TOKYO – Newly minted Japanese Prime Minister Naoto Kan’s embattled Democratic Party suffered a resounding defeat in Japan’s parliamentary elections Sunday, a blow that threatened to further weaken Kan’s already tenuous month-long hold on power.

The Democratic Party of Japan won fewer than 50 seats, well short of the 54 needed for the Democrats and their tiny coalition partner, the People’s New Party, to keep their combined majority in the parliament’s upper house, according to exit polls conducted by Japan’s public broadcaster and all major TV networks. Official results are expected today.

While the Democrats hold a majority in Japan’s more powerful lower chamber, Sunday’s poor poll showing undermines their ability to control the national agenda in the world’s second-biggest economy, beset by massive public debt and a foreign policy malaise typified by the lingering dispute over the continuing presence of U.S. troops on the southern island of Okinawa.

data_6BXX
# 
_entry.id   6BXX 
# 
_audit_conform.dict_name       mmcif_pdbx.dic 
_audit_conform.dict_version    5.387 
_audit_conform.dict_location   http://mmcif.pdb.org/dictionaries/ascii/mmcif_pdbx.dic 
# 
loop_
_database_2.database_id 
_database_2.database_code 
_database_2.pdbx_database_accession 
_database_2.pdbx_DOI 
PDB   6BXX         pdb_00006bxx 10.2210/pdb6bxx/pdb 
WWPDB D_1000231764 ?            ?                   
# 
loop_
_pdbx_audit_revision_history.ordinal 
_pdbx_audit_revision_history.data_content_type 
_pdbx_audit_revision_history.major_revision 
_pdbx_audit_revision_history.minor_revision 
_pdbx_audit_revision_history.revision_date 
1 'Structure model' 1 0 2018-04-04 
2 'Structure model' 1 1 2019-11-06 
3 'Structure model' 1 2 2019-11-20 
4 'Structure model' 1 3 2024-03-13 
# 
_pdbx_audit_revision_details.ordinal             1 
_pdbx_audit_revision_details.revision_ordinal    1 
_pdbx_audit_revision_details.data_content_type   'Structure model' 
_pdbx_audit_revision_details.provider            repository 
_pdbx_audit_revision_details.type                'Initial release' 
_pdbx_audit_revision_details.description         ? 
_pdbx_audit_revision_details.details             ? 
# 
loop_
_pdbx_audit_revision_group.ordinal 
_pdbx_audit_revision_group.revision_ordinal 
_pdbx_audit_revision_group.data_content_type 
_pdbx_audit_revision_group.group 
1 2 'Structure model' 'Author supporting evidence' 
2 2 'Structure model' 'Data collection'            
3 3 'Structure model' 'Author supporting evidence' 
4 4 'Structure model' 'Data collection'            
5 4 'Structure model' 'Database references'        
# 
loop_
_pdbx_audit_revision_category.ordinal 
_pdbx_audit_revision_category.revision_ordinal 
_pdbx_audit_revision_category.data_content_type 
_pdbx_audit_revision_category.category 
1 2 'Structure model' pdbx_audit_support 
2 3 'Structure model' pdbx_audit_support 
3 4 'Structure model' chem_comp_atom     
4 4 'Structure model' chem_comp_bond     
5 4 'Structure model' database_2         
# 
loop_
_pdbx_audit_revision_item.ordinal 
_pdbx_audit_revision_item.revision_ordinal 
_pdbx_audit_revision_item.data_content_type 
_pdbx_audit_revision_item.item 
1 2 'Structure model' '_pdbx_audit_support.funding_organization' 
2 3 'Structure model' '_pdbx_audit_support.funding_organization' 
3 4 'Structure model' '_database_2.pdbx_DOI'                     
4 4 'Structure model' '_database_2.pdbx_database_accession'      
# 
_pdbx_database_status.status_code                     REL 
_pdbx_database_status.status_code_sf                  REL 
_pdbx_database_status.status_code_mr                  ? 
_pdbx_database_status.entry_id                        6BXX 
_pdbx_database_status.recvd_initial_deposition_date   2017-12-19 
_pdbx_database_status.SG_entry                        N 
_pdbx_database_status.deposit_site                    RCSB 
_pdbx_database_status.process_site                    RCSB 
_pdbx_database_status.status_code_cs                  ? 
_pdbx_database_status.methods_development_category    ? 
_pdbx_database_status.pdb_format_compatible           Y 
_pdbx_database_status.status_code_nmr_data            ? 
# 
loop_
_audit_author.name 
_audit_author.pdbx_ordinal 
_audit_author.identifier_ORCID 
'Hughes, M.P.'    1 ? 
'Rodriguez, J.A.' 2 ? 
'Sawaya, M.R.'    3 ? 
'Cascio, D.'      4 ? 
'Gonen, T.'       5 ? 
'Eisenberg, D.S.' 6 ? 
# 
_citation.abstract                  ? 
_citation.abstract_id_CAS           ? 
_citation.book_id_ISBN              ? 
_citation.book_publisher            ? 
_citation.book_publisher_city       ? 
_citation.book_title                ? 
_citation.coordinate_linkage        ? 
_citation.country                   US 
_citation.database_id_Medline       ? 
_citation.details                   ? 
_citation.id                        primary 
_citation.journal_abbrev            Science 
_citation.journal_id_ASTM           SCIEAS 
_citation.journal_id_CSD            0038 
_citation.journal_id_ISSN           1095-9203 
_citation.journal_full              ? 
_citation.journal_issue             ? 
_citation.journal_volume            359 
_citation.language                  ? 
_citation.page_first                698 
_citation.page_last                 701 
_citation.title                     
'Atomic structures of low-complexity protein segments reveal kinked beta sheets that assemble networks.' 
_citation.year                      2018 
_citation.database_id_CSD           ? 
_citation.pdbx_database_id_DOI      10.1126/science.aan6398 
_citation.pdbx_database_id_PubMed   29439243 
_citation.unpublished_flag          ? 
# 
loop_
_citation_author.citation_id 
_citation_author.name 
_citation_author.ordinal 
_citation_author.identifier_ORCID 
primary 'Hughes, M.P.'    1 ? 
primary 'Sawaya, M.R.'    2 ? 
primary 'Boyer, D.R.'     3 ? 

Kan’s party will now need to seek new coalition partners to regain control of the upper house.

The defeat also left Kan — who took office in June after his predecessor, Yukio Hatoyama, quit after only eight months — increasingly vulnerable to a challenge from inside his own party.

Analysts had called Sunday’s vote a litmus test for Kan, a former finance minister who had sought to distance himself from Hatoyama. The latter was labeled as ineffectual after he failed to deliver on a campaign promise to move a major U.S. military base off Okinawa’s main island.

Kan pledged to stick to an agreement with Washington to move U.S. Marine Corps Air Station Futenma to a less crowded part of Okinawa despite public cries to move the troops off the island entirely.

Kan, 63, took office with a 60 percent approval rating. But he quickly stumbled, pushing a plan to double the sales tax to 10 percent, his solution to rein in a public debt that has grown to twice the size of Japan’s nearly $5 trillion economy.